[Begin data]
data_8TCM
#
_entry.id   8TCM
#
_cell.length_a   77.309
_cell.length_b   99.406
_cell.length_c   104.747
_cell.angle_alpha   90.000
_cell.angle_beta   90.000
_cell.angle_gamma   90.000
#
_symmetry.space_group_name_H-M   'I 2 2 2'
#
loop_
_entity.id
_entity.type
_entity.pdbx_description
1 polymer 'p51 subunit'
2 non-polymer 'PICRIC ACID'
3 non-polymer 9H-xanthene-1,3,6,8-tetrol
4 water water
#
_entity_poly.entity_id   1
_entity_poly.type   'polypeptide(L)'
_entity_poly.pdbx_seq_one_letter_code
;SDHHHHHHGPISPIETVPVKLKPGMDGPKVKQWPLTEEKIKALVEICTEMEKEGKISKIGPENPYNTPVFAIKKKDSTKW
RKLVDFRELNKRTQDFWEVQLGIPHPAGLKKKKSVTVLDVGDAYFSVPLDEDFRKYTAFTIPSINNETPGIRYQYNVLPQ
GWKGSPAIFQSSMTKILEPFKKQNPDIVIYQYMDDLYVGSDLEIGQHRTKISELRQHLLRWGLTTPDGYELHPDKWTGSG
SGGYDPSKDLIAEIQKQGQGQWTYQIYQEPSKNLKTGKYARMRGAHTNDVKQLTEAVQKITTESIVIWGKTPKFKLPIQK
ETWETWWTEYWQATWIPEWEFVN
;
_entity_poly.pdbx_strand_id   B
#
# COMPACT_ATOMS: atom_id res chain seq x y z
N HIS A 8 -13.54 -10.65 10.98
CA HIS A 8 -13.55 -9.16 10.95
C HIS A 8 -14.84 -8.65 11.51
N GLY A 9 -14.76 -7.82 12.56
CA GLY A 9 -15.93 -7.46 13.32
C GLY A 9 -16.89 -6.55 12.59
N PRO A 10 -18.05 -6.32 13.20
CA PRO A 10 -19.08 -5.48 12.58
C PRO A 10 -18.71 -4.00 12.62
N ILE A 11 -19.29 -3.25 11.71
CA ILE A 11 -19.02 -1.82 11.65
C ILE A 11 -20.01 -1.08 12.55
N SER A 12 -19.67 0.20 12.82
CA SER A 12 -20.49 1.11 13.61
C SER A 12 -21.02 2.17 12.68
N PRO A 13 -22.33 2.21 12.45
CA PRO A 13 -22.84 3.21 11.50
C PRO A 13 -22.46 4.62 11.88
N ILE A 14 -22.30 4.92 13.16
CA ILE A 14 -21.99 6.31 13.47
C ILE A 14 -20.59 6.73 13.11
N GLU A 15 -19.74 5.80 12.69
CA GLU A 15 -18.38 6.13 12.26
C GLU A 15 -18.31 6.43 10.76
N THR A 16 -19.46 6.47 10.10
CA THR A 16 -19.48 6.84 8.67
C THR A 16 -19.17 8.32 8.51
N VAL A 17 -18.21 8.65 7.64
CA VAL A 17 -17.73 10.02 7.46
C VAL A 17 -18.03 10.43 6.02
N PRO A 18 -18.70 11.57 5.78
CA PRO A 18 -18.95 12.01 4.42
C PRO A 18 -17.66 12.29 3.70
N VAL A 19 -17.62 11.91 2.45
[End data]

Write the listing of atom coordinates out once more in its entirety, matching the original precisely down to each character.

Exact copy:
data_8TCM
#
_entry.id   8TCM
#
_cell.length_a   77.309
_cell.length_b   99.406
_cell.length_c   104.747
_cell.angle_alpha   90.000
_cell.angle_beta   90.000
_cell.angle_gamma   90.000
#
_symmetry.space_group_name_H-M   'I 2 2 2'
#
loop_
_entity.id
_entity.type
_entity.pdbx_description
1 polymer 'p51 subunit'
2 non-polymer 'PICRIC ACID'
3 non-polymer 9H-xanthene-1,3,6,8-tetrol
4 water water
#
_entity_poly.entity_id   1
_entity_poly.type   'polypeptide(L)'
_entity_poly.pdbx_seq_one_letter_code
;SDHHHHHHGPISPIETVPVKLKPGMDGPKVKQWPLTEEKIKALVEICTEMEKEGKISKIGPENPYNTPVFAIKKKDSTKW
RKLVDFRELNKRTQDFWEVQLGIPHPAGLKKKKSVTVLDVGDAYFSVPLDEDFRKYTAFTIPSINNETPGIRYQYNVLPQ
GWKGSPAIFQSSMTKILEPFKKQNPDIVIYQYMDDLYVGSDLEIGQHRTKISELRQHLLRWGLTTPDGYELHPDKWTGSG
SGGYDPSKDLIAEIQKQGQGQWTYQIYQEPSKNLKTGKYARMRGAHTNDVKQLTEAVQKITTESIVIWGKTPKFKLPIQK
ETWETWWTEYWQATWIPEWEFVN
;
_entity_poly.pdbx_strand_id   B
#
# COMPACT_ATOMS: atom_id res chain seq x y z
N HIS A 8 -13.54 -10.65 10.98
CA HIS A 8 -13.55 -9.16 10.95
C HIS A 8 -14.84 -8.65 11.51
N GLY A 9 -14.76 -7.82 12.56
CA GLY A 9 -15.93 -7.46 13.32
C GLY A 9 -16.89 -6.55 12.59
N PRO A 10 -18.05 -6.32 13.20
CA PRO A 10 -19.08 -5.48 12.58
C PRO A 10 -18.71 -4.00 12.62
N ILE A 11 -19.29 -3.25 11.71
CA ILE A 11 -19.02 -1.82 11.65
C ILE A 11 -20.01 -1.08 12.55
N SER A 12 -19.67 0.20 12.82
CA SER A 12 -20.49 1.11 13.61
C SER A 12 -21.02 2.17 12.68
N PRO A 13 -22.33 2.21 12.45
CA PRO A 13 -22.84 3.21 11.50
C PRO A 13 -22.46 4.62 11.88
N ILE A 14 -22.30 4.92 13.16
CA ILE A 14 -21.99 6.31 13.47
C ILE A 14 -20.59 6.73 13.11
N GLU A 15 -19.74 5.80 12.69
CA GLU A 15 -18.38 6.13 12.26
C GLU A 15 -18.31 6.43 10.76
N THR A 16 -19.46 6.47 10.10
CA THR A 16 -19.48 6.84 8.67
C THR A 16 -19.17 8.32 8.51
N VAL A 17 -18.21 8.65 7.64
CA VAL A 17 -17.73 10.02 7.46
C VAL A 17 -18.03 10.43 6.02
N PRO A 18 -18.70 11.57 5.78
CA PRO A 18 -18.95 12.01 4.42
C PRO A 18 -17.66 12.29 3.70
N VAL A 19 -17.62 11.91 2.45